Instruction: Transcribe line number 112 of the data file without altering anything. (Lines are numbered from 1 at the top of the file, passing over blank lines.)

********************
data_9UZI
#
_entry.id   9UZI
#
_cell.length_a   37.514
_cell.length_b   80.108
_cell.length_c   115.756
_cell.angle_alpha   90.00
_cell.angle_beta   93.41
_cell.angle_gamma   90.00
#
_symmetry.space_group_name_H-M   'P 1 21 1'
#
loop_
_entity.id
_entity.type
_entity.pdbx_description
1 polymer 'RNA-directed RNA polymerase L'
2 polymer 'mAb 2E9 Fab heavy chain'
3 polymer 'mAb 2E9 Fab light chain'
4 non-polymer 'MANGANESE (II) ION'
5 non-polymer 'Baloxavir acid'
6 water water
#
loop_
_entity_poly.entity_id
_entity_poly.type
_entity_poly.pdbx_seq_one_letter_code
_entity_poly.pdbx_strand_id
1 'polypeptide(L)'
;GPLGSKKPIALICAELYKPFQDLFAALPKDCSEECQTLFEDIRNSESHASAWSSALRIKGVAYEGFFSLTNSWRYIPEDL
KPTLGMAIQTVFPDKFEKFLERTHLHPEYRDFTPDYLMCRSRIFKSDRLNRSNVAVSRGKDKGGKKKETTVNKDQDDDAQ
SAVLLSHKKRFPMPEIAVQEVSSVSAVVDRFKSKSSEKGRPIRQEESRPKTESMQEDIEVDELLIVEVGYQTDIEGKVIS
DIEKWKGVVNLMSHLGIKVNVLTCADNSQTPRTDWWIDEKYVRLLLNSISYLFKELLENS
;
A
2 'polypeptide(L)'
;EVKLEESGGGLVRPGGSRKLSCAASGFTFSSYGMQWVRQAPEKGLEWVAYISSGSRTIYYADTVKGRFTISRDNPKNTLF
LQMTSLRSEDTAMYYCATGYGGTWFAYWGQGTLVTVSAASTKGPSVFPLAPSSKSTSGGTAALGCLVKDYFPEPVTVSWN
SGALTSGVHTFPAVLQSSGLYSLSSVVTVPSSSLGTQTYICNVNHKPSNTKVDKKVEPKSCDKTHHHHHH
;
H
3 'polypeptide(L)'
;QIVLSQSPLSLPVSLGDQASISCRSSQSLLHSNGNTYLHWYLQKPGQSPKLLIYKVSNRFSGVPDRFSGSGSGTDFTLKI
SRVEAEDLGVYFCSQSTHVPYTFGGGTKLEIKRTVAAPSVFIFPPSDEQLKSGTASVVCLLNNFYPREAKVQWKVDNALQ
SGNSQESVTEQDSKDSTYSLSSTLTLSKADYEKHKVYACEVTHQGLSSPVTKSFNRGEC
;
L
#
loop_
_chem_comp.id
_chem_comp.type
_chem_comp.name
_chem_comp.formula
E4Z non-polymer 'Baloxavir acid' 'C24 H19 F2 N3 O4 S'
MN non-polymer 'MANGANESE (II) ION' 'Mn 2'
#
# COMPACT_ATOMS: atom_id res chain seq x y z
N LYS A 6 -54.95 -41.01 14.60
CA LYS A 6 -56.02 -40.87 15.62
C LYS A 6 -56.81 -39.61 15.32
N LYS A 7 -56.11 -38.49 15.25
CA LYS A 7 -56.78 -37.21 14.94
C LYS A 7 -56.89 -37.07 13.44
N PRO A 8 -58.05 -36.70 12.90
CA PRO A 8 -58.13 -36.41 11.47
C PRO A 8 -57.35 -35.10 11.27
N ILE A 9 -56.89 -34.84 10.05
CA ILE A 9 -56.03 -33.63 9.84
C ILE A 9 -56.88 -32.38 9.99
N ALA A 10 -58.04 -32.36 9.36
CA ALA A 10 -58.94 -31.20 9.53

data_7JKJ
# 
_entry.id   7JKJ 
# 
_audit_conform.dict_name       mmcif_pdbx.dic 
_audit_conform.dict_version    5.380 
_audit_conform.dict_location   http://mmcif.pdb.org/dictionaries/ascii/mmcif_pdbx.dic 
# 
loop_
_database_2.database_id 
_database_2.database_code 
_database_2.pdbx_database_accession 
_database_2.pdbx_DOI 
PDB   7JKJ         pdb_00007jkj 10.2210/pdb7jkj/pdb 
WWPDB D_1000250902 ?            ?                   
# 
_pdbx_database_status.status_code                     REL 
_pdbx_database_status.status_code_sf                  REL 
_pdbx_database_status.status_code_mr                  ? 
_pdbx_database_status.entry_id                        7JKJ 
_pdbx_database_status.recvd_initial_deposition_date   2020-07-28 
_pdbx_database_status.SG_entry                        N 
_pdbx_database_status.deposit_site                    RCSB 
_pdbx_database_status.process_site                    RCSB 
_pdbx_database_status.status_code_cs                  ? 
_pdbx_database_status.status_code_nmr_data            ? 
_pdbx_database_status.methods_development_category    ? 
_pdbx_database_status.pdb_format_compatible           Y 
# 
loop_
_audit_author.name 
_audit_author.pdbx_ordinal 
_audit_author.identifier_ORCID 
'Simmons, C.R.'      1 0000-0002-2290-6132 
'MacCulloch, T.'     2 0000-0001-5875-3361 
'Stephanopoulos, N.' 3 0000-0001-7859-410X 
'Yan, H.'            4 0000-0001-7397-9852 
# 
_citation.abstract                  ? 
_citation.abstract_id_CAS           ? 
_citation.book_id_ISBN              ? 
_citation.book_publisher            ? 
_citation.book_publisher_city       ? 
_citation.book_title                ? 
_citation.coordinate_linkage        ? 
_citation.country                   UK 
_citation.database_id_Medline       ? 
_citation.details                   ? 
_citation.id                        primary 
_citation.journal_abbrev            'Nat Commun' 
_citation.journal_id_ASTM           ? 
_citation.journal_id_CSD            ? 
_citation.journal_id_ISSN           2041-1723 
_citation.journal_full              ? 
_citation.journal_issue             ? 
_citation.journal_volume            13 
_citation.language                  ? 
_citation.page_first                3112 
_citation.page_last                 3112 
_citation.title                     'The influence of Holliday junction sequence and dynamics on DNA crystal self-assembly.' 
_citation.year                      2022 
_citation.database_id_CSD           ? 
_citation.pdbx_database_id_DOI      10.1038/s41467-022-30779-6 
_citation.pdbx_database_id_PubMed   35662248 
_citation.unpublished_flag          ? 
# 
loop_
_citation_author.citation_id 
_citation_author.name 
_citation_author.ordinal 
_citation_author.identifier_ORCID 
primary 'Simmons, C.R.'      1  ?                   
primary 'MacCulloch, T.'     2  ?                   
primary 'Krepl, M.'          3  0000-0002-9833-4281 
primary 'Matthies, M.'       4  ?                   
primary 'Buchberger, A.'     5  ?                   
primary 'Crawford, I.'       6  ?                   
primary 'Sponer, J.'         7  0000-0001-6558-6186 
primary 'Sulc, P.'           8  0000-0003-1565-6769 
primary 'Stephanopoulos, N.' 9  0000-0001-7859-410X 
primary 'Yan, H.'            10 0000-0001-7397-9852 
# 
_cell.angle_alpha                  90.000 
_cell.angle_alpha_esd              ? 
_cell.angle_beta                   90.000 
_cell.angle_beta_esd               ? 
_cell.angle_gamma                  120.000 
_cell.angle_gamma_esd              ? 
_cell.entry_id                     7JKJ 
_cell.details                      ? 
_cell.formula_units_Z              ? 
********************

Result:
_citation.abstract_id_CAS           ? 